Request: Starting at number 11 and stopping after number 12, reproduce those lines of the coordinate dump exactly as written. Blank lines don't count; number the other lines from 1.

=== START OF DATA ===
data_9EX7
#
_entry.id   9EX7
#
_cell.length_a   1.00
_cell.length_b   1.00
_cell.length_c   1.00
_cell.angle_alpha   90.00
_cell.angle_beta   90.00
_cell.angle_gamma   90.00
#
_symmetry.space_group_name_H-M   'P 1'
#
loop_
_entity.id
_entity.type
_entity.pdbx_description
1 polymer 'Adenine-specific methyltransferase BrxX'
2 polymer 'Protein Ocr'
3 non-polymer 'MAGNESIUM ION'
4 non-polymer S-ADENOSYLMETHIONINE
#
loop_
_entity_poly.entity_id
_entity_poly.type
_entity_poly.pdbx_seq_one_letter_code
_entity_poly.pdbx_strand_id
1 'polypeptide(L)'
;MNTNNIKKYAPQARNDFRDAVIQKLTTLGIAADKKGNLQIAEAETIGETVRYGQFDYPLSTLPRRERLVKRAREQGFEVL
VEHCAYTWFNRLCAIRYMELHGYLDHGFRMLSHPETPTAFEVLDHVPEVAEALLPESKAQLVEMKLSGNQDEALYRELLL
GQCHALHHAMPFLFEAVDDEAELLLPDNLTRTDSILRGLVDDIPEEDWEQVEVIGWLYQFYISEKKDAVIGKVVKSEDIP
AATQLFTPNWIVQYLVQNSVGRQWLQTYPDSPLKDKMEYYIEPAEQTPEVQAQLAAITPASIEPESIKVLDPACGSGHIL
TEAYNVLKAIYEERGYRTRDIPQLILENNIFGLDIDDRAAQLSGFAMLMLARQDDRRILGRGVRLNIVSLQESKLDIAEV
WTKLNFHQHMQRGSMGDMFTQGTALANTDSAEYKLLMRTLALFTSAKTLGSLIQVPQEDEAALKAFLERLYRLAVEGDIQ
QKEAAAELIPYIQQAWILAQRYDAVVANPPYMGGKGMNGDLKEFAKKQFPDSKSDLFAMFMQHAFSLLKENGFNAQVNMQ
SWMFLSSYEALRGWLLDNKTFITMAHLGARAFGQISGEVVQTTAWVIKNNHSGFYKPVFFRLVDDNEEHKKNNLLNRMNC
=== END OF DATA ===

#
_symmetry.space_group_name_H-M   'P 1'